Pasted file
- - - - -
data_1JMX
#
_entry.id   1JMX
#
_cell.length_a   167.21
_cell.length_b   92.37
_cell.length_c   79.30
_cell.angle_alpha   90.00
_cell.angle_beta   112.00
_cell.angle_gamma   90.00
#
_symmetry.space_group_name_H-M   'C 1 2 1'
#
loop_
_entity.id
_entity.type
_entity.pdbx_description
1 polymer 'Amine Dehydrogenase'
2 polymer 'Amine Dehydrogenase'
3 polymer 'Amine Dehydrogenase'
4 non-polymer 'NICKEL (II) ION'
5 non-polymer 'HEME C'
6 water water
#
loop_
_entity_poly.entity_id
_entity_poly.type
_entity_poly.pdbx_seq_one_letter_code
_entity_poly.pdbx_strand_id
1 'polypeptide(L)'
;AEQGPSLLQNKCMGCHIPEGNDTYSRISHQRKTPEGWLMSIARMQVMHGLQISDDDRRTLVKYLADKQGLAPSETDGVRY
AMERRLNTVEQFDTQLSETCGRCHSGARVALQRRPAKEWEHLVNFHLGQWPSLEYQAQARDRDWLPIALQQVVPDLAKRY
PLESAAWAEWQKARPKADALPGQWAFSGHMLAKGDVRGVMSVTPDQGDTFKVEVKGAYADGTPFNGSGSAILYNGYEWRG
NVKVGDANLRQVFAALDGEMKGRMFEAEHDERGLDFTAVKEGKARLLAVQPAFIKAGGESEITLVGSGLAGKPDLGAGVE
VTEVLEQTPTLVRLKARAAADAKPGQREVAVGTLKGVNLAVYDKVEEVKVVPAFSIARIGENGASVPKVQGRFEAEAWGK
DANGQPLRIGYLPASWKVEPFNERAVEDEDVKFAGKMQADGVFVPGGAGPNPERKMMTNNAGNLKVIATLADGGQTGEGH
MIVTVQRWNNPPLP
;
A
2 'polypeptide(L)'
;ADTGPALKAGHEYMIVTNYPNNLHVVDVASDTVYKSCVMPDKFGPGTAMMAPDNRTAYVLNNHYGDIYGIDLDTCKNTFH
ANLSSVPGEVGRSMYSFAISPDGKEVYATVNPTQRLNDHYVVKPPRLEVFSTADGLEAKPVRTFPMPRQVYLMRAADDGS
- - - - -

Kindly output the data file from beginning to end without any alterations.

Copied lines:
data_1JMX
#
_entry.id   1JMX
#
_cell.length_a   167.21
_cell.length_b   92.37
_cell.length_c   79.30
_cell.angle_alpha   90.00
_cell.angle_beta   112.00
_cell.angle_gamma   90.00
#
_symmetry.space_group_name_H-M   'C 1 2 1'
#
loop_
_entity.id
_entity.type
_entity.pdbx_description
1 polymer 'Amine Dehydrogenase'
2 polymer 'Amine Dehydrogenase'
3 polymer 'Amine Dehydrogenase'
4 non-polymer 'NICKEL (II) ION'
5 non-polymer 'HEME C'
6 water water
#
loop_
_entity_poly.entity_id
_entity_poly.type
_entity_poly.pdbx_seq_one_letter_code
_entity_poly.pdbx_strand_id
1 'polypeptide(L)'
;AEQGPSLLQNKCMGCHIPEGNDTYSRISHQRKTPEGWLMSIARMQVMHGLQISDDDRRTLVKYLADKQGLAPSETDGVRY
AMERRLNTVEQFDTQLSETCGRCHSGARVALQRRPAKEWEHLVNFHLGQWPSLEYQAQARDRDWLPIALQQVVPDLAKRY
PLESAAWAEWQKARPKADALPGQWAFSGHMLAKGDVRGVMSVTPDQGDTFKVEVKGAYADGTPFNGSGSAILYNGYEWRG
NVKVGDANLRQVFAALDGEMKGRMFEAEHDERGLDFTAVKEGKARLLAVQPAFIKAGGESEITLVGSGLAGKPDLGAGVE
VTEVLEQTPTLVRLKARAAADAKPGQREVAVGTLKGVNLAVYDKVEEVKVVPAFSIARIGENGASVPKVQGRFEAEAWGK
DANGQPLRIGYLPASWKVEPFNERAVEDEDVKFAGKMQADGVFVPGGAGPNPERKMMTNNAGNLKVIATLADGGQTGEGH
MIVTVQRWNNPPLP
;
A
2 'polypeptide(L)'
;ADTGPALKAGHEYMIVTNYPNNLHVVDVASDTVYKSCVMPDKFGPGTAMMAPDNRTAYVLNNHYGDIYGIDLDTCKNTFH
ANLSSVPGEVGRSMYSFAISPDGKEVYATVNPTQRLNDHYVVKPPRLEVFSTADGLEAKPVRTFPMPRQVYLMRAADDGS